Hurler syndrome is a rare genetic disorder that prohibits a person from making a specific substance, lysosomal alpha-L-iduronidase. This enzyme is vital in a person's metabolism, and Hurler syndrome prevents the body from breaking down glycosaminoglycan, long chains of sugar molecules. When a person has Hurler syndrome, glycosaminoglycan build up in the body, damaging organs.
Hurler syndrome is named after German pediatrician Gertrud Hurler (1889-1965). It is a rare condition, affecting around 1 in every 100,000 individuals, but it is a genetic condition, meaning that it is inherited. Those born with Hurler syndrome have a defect in the IDUA gene, somewhere along chromosome 4. In 2001, some 52 different mutations of the IDUA were known to cause Hurler syndrome.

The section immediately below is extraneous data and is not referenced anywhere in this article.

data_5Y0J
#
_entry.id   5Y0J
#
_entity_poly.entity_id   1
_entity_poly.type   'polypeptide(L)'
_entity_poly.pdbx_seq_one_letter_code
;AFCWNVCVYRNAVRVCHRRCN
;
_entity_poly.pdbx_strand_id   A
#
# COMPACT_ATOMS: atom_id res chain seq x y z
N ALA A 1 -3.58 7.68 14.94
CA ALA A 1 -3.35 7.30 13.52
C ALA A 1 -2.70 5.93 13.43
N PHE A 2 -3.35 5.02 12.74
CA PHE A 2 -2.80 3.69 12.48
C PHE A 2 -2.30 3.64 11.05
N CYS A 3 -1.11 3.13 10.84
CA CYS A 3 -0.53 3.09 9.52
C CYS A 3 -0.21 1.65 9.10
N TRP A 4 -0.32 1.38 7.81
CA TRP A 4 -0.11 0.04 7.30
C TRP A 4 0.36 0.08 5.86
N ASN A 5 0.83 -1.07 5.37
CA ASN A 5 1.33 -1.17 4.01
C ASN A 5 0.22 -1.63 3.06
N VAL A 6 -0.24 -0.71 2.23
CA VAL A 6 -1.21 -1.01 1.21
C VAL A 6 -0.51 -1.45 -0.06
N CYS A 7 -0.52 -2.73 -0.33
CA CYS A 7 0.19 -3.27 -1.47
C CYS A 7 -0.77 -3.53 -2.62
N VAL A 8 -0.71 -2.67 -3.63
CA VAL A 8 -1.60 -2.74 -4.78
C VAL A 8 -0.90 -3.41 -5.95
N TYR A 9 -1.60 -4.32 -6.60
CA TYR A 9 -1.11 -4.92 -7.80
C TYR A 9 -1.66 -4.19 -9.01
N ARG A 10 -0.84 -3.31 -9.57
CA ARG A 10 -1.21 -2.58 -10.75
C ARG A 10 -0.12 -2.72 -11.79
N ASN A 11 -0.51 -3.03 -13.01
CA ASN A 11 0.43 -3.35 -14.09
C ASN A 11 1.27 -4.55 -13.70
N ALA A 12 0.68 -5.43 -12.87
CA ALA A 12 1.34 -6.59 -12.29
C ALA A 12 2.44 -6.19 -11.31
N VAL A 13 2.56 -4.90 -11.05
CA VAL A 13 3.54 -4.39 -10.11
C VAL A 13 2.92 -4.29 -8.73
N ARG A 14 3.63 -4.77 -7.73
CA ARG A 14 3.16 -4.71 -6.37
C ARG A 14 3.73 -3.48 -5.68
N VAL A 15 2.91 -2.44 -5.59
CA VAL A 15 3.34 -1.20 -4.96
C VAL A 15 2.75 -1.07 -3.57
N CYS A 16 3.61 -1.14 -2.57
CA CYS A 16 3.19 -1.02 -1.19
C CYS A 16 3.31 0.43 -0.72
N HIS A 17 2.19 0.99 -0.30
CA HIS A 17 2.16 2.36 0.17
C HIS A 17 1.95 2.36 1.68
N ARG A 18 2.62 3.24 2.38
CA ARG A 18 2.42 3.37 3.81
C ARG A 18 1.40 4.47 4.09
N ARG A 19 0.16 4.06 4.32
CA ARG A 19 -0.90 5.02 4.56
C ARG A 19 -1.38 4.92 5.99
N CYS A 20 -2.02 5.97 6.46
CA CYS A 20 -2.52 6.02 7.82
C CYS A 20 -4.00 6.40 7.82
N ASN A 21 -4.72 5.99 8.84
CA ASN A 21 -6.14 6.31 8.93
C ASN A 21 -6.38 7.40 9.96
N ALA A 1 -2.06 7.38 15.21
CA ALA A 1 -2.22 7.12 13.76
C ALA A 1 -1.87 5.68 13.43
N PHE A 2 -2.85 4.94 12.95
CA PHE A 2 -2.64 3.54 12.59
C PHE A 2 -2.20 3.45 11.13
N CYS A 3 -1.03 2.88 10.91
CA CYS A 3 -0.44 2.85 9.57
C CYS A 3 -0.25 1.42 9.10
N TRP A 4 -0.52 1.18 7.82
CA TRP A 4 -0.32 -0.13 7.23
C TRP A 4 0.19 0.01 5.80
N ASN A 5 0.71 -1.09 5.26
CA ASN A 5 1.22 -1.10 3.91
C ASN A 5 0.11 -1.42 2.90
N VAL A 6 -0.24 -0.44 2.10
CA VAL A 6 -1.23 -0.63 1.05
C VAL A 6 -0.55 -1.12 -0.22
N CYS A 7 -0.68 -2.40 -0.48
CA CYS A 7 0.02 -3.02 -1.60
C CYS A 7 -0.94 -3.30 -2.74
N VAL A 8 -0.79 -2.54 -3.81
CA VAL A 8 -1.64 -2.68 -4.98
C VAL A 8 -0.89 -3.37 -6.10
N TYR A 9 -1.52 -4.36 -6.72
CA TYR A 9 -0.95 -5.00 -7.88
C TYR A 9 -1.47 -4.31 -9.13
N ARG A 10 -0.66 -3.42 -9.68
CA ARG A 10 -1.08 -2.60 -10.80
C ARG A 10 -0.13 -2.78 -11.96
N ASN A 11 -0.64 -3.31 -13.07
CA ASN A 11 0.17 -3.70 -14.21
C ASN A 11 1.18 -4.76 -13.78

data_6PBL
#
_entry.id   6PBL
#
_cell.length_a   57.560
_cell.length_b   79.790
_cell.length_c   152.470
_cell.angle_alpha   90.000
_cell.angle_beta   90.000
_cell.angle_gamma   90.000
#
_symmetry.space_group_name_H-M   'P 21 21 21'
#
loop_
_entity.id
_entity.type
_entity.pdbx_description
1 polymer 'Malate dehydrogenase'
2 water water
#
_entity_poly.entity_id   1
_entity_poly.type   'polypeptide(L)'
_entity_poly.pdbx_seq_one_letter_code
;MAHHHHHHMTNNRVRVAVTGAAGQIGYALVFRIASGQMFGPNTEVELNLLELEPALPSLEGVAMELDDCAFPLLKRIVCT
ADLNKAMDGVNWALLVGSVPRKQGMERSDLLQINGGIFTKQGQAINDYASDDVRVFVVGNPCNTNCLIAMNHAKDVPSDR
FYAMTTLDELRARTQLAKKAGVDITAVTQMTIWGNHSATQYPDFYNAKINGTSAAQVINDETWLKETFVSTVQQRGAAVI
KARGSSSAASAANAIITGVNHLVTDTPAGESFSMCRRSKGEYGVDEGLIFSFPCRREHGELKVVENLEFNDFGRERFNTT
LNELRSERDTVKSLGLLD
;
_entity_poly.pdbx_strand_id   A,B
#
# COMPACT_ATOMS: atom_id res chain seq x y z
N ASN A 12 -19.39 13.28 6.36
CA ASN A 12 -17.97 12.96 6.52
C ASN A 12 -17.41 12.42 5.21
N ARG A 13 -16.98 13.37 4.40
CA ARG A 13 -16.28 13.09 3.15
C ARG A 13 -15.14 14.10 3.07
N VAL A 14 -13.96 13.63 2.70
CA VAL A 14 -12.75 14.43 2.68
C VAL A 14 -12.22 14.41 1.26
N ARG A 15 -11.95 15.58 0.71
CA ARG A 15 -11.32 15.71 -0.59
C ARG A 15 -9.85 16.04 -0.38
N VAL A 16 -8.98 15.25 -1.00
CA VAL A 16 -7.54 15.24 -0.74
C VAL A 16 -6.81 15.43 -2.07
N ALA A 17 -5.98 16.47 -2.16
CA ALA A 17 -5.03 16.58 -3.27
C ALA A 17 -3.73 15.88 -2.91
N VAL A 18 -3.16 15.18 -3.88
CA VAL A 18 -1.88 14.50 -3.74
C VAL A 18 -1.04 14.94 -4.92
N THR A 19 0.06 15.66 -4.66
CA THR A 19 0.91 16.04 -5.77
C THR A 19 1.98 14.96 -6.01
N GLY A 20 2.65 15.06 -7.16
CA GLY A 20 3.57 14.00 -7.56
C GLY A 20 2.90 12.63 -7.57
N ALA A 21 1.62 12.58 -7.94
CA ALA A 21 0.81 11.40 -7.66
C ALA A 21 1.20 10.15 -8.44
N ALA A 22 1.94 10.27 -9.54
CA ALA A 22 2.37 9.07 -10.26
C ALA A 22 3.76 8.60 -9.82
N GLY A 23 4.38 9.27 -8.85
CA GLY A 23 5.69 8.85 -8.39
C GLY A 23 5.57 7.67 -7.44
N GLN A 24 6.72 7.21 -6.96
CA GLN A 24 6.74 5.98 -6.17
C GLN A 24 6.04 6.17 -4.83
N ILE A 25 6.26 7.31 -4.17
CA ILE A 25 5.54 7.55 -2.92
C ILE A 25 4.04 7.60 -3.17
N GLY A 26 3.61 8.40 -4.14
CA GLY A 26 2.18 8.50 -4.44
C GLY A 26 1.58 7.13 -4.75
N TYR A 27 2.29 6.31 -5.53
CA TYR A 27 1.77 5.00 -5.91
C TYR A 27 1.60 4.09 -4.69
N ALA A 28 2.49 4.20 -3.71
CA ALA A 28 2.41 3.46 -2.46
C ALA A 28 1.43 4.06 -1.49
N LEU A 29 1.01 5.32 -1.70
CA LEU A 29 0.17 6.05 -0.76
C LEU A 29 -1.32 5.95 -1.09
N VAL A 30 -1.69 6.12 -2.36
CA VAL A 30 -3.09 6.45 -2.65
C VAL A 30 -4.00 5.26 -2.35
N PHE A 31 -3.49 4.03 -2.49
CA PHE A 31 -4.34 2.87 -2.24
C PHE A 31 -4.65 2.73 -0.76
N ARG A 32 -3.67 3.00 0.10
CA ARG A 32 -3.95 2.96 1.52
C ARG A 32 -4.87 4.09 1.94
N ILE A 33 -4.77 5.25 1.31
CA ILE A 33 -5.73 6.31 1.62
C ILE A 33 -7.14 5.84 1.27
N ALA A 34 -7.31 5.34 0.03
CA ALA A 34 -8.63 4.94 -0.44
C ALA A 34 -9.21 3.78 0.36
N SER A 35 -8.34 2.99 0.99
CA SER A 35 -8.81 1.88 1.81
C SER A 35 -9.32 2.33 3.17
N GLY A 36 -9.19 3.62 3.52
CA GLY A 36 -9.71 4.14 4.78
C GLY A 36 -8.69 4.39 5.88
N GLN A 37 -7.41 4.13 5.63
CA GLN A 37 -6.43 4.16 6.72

Hurler syndrome is marked by progressive deterioration in the person, including dwarfism, unique facial features, hepatosplenomegaly (enlargement of the liver and spleen) and mental retardation. Most individuals with Hurler syndrome die by the age of ten. These individuals stop developing between the ages of 2 and 4. Diagnosis is made through both clinical examination and urine test. Genetic counseling is available for individuals known to have a family history of Hurler syndrome. There is no cure for Hurler syndrome, but scientists are attempting to treat it with gene therapy.